In Vansickle v. Haines, which is relied upon by appellant, the court use this language:

"The common law does not, as seems to be claimed, deprive all of the right to use, but, on the contrary, allows all riparian proprietors to use it in any manner not incompatible with the rights of others. When it is said that a proprietor has the right to have a stream continue through his land, it is not intended to be said that he has the right to all the water, for that would render the stream, which belongs to all the proprietors, of no use to any. What is meant is that no one can absolutely divert the whole stream, but must use it in such manner as not to injure those below him." 7 Nev. 286.

In Union M. & M. Co. v. Ferris, where both parties obtained the title in fee to their lands prior to the act of congress, the question as to the rights of riparian proprietors on a stream was elaborately discussed. The defendant claimed that in a hot and arid climate like Nevada the use of water for irrigation was a natural want; that the upper proprietor on the stream might consume all the water for the purpose of irrigating his land; and that such use would be reasonable. The court, in considering this question, said:

"To lay down the arbitrary rule contended for by the defendant, and say that one proprietor on the stream has so unlimited a right to the use of the water for irrigation, seems to us an unnecessary destruction of the rights of other proprietors on the steam, who have an equal need and an equal right." 2 Sawy. 195.

But the right to use water for the purpose of irrigation was expressly recognized.

"Irrigation must be held in this climate to be a proper mode of using water by a riparian proprietor; the lawful extent of the use depending upon the circumstances of each case. With reference to these circumstances, the use must be reasonable, and the right must be exercised so as to do the least possible injury to others. There must be no unreasonable detention or consumption of the water. That there may be some detention and some diminution, follows necessarily from any use whatever. How long it may be detained, or how much it may be diminished, can never be stated as an arbitrary or abstract rule." 2 Sawy. 197.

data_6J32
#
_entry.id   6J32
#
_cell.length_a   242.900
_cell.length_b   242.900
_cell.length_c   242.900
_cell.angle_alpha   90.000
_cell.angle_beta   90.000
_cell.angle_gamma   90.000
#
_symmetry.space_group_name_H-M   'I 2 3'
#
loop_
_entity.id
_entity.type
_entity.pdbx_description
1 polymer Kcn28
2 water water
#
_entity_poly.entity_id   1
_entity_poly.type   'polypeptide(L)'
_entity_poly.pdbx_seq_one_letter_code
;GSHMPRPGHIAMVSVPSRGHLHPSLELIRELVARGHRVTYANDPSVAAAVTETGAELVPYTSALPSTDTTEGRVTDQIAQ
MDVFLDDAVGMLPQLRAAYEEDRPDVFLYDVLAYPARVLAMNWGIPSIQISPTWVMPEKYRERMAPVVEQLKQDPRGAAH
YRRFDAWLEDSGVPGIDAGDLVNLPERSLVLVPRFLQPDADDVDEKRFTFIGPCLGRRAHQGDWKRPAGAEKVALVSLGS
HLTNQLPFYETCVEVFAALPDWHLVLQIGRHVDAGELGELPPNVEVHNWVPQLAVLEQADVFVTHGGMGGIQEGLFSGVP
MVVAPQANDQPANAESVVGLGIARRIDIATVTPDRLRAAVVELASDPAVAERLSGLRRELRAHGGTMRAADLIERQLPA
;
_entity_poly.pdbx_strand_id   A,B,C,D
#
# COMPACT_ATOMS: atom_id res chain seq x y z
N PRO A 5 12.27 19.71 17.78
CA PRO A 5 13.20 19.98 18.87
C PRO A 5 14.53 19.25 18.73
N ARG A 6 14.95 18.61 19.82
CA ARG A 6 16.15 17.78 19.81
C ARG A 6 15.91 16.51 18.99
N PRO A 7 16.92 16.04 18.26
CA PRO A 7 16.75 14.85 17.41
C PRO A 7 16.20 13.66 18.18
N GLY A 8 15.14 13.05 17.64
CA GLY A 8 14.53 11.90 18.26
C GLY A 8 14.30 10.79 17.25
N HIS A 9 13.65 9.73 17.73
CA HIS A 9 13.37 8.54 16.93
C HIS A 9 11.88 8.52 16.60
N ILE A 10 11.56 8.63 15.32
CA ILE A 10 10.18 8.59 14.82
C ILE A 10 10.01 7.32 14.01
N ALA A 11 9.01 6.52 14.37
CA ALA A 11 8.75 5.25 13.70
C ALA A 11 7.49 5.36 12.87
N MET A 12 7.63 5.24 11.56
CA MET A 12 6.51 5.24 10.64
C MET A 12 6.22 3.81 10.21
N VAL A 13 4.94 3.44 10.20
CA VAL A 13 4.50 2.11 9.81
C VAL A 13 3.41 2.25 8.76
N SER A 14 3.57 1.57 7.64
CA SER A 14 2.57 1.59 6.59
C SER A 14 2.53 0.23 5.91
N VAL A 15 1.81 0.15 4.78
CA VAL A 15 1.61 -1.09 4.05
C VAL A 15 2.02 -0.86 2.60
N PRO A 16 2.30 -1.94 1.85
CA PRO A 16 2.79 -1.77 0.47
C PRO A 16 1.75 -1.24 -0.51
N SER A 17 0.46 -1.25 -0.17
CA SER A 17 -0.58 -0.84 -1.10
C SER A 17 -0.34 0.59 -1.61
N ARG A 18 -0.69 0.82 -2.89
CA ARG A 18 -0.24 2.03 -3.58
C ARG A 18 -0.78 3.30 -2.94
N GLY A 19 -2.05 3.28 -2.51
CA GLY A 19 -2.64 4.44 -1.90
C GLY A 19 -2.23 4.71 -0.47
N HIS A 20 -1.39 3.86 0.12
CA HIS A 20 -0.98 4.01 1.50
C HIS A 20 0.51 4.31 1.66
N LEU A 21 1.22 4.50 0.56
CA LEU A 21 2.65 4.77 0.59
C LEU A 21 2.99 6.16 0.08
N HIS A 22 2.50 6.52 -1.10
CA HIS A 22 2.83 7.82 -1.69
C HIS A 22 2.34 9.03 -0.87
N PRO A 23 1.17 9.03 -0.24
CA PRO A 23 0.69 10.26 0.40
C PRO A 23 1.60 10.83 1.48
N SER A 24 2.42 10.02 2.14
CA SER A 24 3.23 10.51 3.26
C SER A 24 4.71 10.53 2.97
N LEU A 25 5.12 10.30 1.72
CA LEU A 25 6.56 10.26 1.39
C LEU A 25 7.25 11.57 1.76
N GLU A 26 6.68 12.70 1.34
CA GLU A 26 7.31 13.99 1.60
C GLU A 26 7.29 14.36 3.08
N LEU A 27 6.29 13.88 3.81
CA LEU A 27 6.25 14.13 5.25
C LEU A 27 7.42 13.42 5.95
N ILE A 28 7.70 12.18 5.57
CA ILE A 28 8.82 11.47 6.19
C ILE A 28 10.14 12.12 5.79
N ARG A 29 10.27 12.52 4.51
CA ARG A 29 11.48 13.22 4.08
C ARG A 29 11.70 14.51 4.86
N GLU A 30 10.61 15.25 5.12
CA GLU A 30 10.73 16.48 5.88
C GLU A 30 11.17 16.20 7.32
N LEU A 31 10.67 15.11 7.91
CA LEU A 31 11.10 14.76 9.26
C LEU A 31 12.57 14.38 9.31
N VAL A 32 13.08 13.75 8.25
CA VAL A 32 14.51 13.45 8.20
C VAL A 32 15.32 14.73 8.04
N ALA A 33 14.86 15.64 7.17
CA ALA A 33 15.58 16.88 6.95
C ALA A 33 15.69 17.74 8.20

Under the rules of the common law the riparian proprietors would all have the right to a reasonable use of the waters of a stream running through their respective lands for the purpose of irrigation. It is declared in all of the authorities upon this subject that it is impossible to lay down any precise rule which will be applicable to all cases. The question must be determined in each case with reference to the size of the stream, the velocity of the water, the character of the soil, the number of proprietors, the amount of water needed to irrigate the lands per acre, and a variety of other circumstances and conditions surrounding each particular case; the true test in all cases being whether the use is of such a character as to materially affect the equally beneficial use of the waters of the stream by the other proprietors. In Vansickle v. Haines the court quoted, with approval, the doctrine announced by SHAW, C.J., in Elliot v. Fitchburg R. Co. 10 Cush. 194:

"That a portion of the water of a stream may be used for the purpose of irrigating land we think is well established as one of the rights of the proprietors of the soil along and through which it passes. Yet a proprietor cannot, under color of that right, or for the actual purpose of irrigating his own land, wholly obstruct or divert the water-course, or take such an unreasonable quantity of water, or make such unreasonable use of it, as to deprive other proprietors of the substantial benefits which they might derive from it, if not diverted or used unreasonably."

Numerous authorities were cited in support of this doctrine. Vansickle v. Haines, 7 Nev. 287; Farrell v. Richards, 30 N. J. Eq. 515.

When it is said that such use must be made of the water as not to affect the material rights of other proprietors, it is not meant that there cannot be any diminution or decrease of the flow of water; for if this should be the rule, then no one could have any valuable use of the water for irrigation, which must necessarily, in order to be beneficial, be so used as to absorb more or less of the water diverted for this purpose. The truth is that under the principles of the common law in relation to riparian rights, if applicable to our circumstances and condition, there must be allowed to all, of that which is common, a reasonable use.

If the judgment had been based upon the findings in relation to riparian rights, it would, therefore, have been at least as favorable to respondent as it now is. The court would not have...